Of course, those who so vocally oppose lane-splitting will always do their best to avoid such studies and their findings, because they understand they will ruin the construct. Simply mentioning various anonymous road users who "believe" or "know" about the major dangers of lane-splitting seems to be effortlessly held just as relevant as academic studies. Well, fellows, these two are not exactly on par.

They never were, and will never be, simply because a guy's opinion can't rival a well-documented study. The funny thing is that the opponents of lane-splitting don't seem so eager to have the statistic and social science working for them... But that's just one more aspect of life we see heavily impregnated with one of the modern-day plagues, opinion-over-science.

If these guys claim they have so much evidence of how dangerous riding between the lanes is, is it THAT HARD to find a chap with decent schooling to put everything together into a readable piece and make it public?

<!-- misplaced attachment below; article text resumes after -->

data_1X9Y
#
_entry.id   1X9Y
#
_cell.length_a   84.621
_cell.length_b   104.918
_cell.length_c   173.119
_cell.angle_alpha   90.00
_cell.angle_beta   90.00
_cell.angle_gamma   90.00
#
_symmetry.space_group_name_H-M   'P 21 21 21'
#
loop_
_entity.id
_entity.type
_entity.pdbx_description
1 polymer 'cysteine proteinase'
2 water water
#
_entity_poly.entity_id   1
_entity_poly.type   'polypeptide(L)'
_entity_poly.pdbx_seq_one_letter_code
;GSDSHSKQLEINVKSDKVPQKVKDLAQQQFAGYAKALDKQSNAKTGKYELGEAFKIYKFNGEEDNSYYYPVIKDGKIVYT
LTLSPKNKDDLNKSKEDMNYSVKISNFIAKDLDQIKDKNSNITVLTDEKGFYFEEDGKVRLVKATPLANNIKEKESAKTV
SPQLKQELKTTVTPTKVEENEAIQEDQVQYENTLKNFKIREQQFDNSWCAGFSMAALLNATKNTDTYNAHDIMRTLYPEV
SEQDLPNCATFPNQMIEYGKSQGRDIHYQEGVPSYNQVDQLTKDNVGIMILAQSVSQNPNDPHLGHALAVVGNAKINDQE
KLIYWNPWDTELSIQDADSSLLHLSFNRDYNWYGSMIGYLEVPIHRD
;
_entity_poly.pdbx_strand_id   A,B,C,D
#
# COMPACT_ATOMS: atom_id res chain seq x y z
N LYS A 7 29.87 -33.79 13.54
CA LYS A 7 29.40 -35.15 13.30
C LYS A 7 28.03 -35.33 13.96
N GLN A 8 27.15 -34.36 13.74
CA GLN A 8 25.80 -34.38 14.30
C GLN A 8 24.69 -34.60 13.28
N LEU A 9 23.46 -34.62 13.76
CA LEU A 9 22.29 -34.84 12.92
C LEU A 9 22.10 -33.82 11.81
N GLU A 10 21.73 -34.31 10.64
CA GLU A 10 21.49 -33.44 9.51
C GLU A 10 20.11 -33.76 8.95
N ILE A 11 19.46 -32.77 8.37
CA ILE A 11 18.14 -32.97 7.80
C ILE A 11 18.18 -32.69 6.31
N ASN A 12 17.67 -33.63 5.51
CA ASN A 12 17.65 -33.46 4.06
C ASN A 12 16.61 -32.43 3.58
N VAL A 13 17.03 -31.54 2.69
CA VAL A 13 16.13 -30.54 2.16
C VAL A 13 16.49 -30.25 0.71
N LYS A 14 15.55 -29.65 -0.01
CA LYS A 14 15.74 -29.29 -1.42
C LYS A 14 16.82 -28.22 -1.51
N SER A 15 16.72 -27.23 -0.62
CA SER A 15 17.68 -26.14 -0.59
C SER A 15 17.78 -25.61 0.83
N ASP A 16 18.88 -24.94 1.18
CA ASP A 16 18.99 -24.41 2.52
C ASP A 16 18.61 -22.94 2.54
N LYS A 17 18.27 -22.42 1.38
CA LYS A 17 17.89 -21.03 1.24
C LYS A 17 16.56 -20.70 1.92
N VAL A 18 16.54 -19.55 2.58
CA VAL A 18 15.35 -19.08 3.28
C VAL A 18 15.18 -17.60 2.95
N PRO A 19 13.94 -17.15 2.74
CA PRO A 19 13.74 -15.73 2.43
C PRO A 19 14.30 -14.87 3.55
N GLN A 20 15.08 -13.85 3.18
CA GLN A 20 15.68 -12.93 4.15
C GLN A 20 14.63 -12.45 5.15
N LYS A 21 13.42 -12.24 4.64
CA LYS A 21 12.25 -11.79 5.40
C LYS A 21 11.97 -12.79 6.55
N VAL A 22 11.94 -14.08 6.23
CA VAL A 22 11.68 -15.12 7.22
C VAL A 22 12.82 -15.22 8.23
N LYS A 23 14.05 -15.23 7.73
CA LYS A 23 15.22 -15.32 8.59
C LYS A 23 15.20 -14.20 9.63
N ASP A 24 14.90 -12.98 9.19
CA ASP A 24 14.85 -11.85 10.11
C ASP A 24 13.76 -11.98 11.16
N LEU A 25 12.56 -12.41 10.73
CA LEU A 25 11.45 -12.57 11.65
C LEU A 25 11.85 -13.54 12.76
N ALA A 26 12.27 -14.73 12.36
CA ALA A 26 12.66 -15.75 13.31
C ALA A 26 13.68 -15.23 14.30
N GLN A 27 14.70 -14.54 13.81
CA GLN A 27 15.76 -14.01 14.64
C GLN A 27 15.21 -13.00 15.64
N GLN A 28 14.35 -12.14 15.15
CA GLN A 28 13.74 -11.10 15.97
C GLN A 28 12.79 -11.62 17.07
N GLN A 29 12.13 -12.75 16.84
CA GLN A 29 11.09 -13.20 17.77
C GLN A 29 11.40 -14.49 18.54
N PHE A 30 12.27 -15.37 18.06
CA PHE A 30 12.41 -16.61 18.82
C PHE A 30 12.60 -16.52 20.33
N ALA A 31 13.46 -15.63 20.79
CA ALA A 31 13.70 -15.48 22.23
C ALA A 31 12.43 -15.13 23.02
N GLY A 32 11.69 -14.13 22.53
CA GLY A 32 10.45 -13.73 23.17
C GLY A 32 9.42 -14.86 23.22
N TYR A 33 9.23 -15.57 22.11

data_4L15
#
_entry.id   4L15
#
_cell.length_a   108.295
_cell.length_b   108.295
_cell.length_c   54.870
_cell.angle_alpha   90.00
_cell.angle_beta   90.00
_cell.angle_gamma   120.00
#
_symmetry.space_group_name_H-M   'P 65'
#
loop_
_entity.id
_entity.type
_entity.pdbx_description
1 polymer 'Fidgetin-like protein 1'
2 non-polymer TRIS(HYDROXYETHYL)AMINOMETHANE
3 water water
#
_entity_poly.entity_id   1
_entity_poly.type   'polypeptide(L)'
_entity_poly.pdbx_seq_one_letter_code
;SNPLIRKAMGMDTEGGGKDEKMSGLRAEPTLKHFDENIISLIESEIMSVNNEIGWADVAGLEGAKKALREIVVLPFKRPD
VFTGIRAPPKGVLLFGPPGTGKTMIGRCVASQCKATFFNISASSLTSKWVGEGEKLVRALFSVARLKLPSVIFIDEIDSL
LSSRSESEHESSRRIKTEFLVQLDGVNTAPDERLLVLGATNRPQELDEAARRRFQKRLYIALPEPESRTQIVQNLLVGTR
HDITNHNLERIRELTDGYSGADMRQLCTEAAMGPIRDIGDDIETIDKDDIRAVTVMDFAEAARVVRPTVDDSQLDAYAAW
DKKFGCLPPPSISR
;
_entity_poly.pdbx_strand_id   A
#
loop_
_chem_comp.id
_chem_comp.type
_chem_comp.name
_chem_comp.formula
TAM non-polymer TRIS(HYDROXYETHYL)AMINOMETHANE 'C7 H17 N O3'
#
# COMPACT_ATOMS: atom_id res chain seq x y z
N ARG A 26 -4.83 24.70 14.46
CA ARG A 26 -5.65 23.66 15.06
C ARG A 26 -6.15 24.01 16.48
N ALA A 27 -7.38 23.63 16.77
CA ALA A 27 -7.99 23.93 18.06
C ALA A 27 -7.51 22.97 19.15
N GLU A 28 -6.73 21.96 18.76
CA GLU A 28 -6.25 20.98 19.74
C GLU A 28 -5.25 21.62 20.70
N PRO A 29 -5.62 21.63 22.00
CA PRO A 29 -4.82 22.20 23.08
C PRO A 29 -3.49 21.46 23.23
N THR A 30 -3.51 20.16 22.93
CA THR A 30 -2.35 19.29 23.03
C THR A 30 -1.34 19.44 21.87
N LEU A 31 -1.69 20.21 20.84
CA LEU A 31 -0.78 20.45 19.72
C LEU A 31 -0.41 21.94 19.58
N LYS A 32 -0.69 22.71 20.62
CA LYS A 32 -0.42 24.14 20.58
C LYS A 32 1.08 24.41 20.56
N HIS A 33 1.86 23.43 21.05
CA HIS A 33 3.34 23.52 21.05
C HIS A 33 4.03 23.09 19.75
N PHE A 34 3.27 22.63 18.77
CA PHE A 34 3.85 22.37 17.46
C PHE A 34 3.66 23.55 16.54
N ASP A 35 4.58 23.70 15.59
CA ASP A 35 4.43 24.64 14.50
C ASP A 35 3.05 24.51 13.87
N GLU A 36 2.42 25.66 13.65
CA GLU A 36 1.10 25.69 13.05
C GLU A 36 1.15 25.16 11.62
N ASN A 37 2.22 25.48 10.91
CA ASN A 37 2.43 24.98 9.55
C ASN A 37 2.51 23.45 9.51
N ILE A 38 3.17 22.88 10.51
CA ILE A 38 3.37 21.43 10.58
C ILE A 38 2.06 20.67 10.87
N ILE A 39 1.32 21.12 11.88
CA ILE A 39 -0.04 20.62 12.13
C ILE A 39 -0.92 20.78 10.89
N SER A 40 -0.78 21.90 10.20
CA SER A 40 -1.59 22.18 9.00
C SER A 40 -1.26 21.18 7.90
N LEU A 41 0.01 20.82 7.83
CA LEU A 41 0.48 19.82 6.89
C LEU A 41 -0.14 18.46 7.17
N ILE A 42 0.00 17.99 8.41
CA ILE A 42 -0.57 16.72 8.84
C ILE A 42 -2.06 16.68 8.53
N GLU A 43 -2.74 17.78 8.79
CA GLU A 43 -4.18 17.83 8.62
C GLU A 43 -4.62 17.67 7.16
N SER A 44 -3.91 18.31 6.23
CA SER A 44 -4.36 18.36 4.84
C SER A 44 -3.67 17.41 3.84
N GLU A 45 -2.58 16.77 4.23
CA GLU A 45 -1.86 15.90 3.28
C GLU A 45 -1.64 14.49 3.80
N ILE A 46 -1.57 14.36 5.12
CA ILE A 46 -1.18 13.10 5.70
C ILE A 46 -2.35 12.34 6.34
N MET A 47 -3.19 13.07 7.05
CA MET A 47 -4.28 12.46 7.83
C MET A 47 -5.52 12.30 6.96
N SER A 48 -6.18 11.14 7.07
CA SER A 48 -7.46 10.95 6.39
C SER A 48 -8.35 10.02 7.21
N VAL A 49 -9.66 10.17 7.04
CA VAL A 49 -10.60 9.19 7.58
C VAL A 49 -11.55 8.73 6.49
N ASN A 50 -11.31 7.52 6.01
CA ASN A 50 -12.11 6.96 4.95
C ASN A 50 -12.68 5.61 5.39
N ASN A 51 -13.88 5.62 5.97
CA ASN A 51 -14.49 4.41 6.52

If they have insightful knowledge of the terrible things that happen between the lanes, why keep it between the lanes and themselves? Come on, help us make the world (and its roads) a better place! Unfortunately, this is impossible because they don't really want to make roads a better place, do they?

Accidents do happen, but who's actually responsible?

Now, some of the reasons invoked against lane-splitting are circular and a logic mind will detect the false reasons quite quickly... but this is not always the case. A very good start when analyzing these crashes is to see who bears the biggest responsibility for them.

In areas where lane-splitting is illegal, a motorcyclist riding between the lanes and rear-ending a car that changes lanes without signaling in due time will also be found guilty. And it's okay, but for the sake of truth, we should also try to determine which of the two behaviors is more risky.